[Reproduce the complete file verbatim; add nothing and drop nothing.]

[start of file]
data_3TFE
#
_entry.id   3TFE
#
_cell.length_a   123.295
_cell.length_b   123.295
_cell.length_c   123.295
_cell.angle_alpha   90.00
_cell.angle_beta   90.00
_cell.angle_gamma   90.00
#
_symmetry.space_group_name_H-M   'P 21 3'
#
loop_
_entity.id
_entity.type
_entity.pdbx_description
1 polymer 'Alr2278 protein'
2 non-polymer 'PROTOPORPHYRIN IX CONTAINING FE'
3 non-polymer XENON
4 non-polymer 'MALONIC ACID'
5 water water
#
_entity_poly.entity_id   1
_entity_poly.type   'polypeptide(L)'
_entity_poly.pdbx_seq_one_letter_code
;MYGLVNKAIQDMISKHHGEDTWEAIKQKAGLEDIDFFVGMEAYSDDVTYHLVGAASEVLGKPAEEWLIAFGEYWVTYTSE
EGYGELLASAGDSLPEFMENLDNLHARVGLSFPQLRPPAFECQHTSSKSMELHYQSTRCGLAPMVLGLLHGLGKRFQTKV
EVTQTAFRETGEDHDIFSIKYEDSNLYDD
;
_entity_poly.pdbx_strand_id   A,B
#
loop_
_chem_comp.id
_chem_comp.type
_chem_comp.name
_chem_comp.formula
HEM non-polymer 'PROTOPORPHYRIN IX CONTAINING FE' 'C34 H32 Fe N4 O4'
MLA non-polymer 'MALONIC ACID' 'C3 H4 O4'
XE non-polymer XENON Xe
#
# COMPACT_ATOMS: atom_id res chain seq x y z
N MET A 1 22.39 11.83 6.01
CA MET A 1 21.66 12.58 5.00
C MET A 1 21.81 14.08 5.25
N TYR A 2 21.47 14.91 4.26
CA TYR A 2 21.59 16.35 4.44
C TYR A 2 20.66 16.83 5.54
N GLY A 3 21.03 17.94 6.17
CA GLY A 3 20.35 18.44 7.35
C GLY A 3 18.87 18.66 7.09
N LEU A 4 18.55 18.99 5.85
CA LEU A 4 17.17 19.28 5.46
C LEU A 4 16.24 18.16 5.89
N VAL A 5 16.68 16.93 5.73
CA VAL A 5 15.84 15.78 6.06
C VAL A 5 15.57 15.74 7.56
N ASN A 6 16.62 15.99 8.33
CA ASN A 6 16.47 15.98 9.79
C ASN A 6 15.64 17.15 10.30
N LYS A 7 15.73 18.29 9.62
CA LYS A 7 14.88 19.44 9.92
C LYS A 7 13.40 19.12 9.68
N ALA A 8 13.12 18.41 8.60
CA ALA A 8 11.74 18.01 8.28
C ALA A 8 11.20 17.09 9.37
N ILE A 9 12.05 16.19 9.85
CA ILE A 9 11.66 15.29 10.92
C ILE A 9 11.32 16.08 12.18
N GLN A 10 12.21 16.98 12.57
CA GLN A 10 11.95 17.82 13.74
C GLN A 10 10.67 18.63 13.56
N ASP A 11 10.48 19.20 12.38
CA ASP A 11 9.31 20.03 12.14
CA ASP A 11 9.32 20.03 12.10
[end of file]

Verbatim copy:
data_3TFE
#
_entry.id   3TFE
#
_cell.length_a   123.295
_cell.length_b   123.295
_cell.length_c   123.295
_cell.angle_alpha   90.00
_cell.angle_beta   90.00
_cell.angle_gamma   90.00
#
_symmetry.space_group_name_H-M   'P 21 3'
#
loop_
_entity.id
_entity.type
_entity.pdbx_description
1 polymer 'Alr2278 protein'
2 non-polymer 'PROTOPORPHYRIN IX CONTAINING FE'
3 non-polymer XENON
4 non-polymer 'MALONIC ACID'
5 water water
#
_entity_poly.entity_id   1
_entity_poly.type   'polypeptide(L)'
_entity_poly.pdbx_seq_one_letter_code
;MYGLVNKAIQDMISKHHGEDTWEAIKQKAGLEDIDFFVGMEAYSDDVTYHLVGAASEVLGKPAEEWLIAFGEYWVTYTSE
EGYGELLASAGDSLPEFMENLDNLHARVGLSFPQLRPPAFECQHTSSKSMELHYQSTRCGLAPMVLGLLHGLGKRFQTKV
EVTQTAFRETGEDHDIFSIKYEDSNLYDD
;
_entity_poly.pdbx_strand_id   A,B
#
loop_
_chem_comp.id
_chem_comp.type
_chem_comp.name
_chem_comp.formula
HEM non-polymer 'PROTOPORPHYRIN IX CONTAINING FE' 'C34 H32 Fe N4 O4'
MLA non-polymer 'MALONIC ACID' 'C3 H4 O4'
XE non-polymer XENON Xe
#
# COMPACT_ATOMS: atom_id res chain seq x y z
N MET A 1 22.39 11.83 6.01
CA MET A 1 21.66 12.58 5.00
C MET A 1 21.81 14.08 5.25
N TYR A 2 21.47 14.91 4.26
CA TYR A 2 21.59 16.35 4.44
C TYR A 2 20.66 16.83 5.54
N GLY A 3 21.03 17.94 6.17
CA GLY A 3 20.35 18.44 7.35
C GLY A 3 18.87 18.66 7.09
N LEU A 4 18.55 18.99 5.85
CA LEU A 4 17.17 19.28 5.46
C LEU A 4 16.24 18.16 5.89
N VAL A 5 16.68 16.93 5.73
CA VAL A 5 15.84 15.78 6.06
C VAL A 5 15.57 15.74 7.56
N ASN A 6 16.62 15.99 8.33
CA ASN A 6 16.47 15.98 9.79
C ASN A 6 15.64 17.15 10.30
N LYS A 7 15.73 18.29 9.62
CA LYS A 7 14.88 19.44 9.92
C LYS A 7 13.40 19.12 9.68
N ALA A 8 13.12 18.41 8.60
CA ALA A 8 11.74 18.01 8.28
C ALA A 8 11.20 17.09 9.37
N ILE A 9 12.05 16.19 9.85
CA ILE A 9 11.66 15.29 10.92
C ILE A 9 11.32 16.08 12.18
N GLN A 10 12.21 16.98 12.57
CA GLN A 10 11.95 17.82 13.74
C GLN A 10 10.67 18.63 13.56
N ASP A 11 10.48 19.20 12.38
CA ASP A 11 9.31 20.03 12.14
CA ASP A 11 9.32 20.03 12.10